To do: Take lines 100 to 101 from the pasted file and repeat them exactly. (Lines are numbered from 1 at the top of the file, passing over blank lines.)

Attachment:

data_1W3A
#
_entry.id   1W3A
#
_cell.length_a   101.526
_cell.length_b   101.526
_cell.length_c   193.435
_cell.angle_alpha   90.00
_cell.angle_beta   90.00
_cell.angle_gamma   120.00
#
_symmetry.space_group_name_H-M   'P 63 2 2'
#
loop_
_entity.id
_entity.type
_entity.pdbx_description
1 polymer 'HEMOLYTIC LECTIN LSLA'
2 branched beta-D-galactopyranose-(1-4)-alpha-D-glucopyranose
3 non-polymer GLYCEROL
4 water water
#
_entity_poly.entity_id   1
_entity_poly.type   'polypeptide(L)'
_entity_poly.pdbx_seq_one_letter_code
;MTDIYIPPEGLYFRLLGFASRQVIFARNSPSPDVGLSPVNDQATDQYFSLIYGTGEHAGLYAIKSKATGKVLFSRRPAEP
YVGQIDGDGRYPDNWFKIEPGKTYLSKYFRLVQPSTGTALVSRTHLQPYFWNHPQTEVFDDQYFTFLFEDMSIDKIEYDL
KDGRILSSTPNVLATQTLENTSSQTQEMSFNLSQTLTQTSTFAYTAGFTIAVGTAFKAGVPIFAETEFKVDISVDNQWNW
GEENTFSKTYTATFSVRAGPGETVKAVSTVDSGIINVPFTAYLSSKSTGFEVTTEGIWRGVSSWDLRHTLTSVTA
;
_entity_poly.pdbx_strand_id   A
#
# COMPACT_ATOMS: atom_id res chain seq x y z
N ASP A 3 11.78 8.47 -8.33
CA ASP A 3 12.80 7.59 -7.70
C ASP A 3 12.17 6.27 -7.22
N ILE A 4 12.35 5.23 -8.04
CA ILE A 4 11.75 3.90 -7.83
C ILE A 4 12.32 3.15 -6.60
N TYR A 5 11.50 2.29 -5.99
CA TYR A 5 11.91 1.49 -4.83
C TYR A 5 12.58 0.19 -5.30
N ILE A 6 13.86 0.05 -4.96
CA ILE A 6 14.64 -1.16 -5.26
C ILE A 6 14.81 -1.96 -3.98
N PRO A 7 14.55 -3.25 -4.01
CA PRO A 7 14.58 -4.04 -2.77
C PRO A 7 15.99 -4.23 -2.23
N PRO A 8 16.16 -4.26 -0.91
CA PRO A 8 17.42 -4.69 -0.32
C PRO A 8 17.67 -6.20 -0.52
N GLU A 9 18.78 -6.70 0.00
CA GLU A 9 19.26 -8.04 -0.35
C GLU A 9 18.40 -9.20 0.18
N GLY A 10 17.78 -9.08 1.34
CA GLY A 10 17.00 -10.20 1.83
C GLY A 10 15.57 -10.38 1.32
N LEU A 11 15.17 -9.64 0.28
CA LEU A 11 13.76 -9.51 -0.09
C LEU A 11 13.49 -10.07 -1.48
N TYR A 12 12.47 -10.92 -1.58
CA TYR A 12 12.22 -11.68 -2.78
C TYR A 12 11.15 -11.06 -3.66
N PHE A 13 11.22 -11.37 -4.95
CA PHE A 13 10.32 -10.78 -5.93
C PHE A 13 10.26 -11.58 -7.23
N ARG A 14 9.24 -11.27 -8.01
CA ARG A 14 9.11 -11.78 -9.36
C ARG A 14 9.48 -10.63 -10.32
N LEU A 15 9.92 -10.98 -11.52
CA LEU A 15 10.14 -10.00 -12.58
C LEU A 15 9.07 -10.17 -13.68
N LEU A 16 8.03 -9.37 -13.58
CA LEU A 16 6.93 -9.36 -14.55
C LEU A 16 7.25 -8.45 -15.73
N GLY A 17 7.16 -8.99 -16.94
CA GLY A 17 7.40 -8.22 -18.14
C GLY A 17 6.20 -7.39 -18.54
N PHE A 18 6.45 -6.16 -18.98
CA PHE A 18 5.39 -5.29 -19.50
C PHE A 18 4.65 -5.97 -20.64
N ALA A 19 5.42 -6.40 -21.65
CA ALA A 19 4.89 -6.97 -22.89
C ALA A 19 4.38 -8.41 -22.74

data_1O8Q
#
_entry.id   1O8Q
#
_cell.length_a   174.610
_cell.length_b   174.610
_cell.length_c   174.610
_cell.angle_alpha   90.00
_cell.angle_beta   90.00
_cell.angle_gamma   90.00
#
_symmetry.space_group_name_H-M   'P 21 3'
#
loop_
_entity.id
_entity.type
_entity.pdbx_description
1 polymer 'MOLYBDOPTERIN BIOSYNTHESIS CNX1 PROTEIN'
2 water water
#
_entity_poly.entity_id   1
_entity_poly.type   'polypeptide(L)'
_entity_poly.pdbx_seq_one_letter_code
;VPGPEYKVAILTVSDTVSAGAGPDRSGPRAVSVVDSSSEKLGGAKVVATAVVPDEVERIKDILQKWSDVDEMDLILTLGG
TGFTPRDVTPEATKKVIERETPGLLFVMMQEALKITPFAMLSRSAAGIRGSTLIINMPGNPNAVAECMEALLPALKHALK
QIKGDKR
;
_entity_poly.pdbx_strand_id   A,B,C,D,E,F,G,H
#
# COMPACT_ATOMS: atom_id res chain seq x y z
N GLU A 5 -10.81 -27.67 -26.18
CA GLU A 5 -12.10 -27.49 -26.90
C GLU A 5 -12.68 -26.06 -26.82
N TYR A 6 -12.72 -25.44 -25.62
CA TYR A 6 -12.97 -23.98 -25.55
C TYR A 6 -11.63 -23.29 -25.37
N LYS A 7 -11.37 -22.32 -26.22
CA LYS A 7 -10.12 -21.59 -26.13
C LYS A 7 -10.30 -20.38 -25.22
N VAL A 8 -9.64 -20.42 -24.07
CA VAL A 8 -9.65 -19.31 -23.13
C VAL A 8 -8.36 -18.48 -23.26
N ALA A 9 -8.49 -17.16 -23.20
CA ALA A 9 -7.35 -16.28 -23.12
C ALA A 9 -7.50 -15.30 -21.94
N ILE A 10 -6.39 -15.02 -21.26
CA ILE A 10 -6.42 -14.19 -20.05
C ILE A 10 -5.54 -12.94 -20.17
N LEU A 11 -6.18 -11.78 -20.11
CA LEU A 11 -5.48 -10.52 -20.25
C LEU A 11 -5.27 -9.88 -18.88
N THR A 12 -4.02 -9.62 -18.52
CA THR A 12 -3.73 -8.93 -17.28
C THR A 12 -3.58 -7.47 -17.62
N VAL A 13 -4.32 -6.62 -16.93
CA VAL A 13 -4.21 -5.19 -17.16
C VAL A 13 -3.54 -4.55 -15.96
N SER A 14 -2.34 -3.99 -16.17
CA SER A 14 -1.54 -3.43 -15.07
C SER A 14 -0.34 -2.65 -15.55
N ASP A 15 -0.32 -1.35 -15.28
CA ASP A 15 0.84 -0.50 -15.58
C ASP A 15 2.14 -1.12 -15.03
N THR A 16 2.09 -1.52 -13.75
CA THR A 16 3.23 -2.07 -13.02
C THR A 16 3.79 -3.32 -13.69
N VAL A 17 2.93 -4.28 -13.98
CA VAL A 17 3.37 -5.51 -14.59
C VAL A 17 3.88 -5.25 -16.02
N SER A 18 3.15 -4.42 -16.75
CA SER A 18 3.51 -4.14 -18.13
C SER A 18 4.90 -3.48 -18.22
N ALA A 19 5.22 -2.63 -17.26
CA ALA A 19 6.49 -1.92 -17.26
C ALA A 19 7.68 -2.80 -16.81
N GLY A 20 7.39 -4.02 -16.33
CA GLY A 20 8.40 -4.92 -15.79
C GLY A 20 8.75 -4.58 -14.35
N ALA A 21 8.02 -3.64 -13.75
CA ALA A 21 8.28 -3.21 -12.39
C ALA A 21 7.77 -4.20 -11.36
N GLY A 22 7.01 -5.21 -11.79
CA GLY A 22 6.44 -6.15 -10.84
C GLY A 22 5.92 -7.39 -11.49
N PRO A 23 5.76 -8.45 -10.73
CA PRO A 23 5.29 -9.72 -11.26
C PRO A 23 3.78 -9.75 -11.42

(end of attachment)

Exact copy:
_entity.type
_entity.pdbx_description